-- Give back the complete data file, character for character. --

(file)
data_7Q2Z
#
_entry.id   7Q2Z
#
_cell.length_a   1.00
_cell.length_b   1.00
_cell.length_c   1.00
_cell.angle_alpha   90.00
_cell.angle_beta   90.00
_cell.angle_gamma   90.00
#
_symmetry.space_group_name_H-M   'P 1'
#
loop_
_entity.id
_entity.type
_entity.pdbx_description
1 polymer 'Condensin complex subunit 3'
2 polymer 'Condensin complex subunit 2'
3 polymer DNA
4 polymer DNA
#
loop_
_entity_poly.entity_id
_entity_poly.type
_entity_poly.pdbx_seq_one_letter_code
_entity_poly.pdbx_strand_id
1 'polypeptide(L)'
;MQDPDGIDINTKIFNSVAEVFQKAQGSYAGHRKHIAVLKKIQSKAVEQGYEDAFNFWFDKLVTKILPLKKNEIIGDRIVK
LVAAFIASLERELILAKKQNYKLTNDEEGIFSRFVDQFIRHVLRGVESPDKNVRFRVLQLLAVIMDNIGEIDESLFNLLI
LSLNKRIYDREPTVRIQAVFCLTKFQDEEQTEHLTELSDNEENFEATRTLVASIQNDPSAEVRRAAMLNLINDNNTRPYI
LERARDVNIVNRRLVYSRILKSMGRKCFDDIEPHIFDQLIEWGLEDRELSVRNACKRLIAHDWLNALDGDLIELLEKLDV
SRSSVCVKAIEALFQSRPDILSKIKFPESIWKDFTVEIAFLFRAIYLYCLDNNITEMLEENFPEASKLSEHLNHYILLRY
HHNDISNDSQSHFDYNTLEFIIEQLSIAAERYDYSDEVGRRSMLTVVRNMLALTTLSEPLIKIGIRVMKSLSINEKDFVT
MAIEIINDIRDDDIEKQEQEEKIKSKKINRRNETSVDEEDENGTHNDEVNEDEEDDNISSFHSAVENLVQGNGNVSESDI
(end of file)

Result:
data_7Q2Z
#
_entry.id   7Q2Z
#
_cell.length_a   1.00
_cell.length_b   1.00
_cell.length_c   1.00
_cell.angle_alpha   90.00
_cell.angle_beta   90.00
_cell.angle_gamma   90.00
#
_symmetry.space_group_name_H-M   'P 1'
#
loop_
_entity.id
_entity.type
_entity.pdbx_description
1 polymer 'Condensin complex subunit 3'
2 polymer 'Condensin complex subunit 2'
3 polymer DNA
4 polymer DNA
#
loop_
_entity_poly.entity_id
_entity_poly.type
_entity_poly.pdbx_seq_one_letter_code
_entity_poly.pdbx_strand_id
1 'polypeptide(L)'
;MQDPDGIDINTKIFNSVAEVFQKAQGSYAGHRKHIAVLKKIQSKAVEQGYEDAFNFWFDKLVTKILPLKKNEIIGDRIVK
LVAAFIASLERELILAKKQNYKLTNDEEGIFSRFVDQFIRHVLRGVESPDKNVRFRVLQLLAVIMDNIGEIDESLFNLLI
LSLNKRIYDREPTVRIQAVFCLTKFQDEEQTEHLTELSDNEENFEATRTLVASIQNDPSAEVRRAAMLNLINDNNTRPYI
LERARDVNIVNRRLVYSRILKSMGRKCFDDIEPHIFDQLIEWGLEDRELSVRNACKRLIAHDWLNALDGDLIELLEKLDV
SRSSVCVKAIEALFQSRPDILSKIKFPESIWKDFTVEIAFLFRAIYLYCLDNNITEMLEENFPEASKLSEHLNHYILLRY
HHNDISNDSQSHFDYNTLEFIIEQLSIAAERYDYSDEVGRRSMLTVVRNMLALTTLSEPLIKIGIRVMKSLSINEKDFVT
MAIEIINDIRDDDIEKQEQEEKIKSKKINRRNETSVDEEDENGTHNDEVNEDEEDDNISSFHSAVENLVQGNGNVSESDI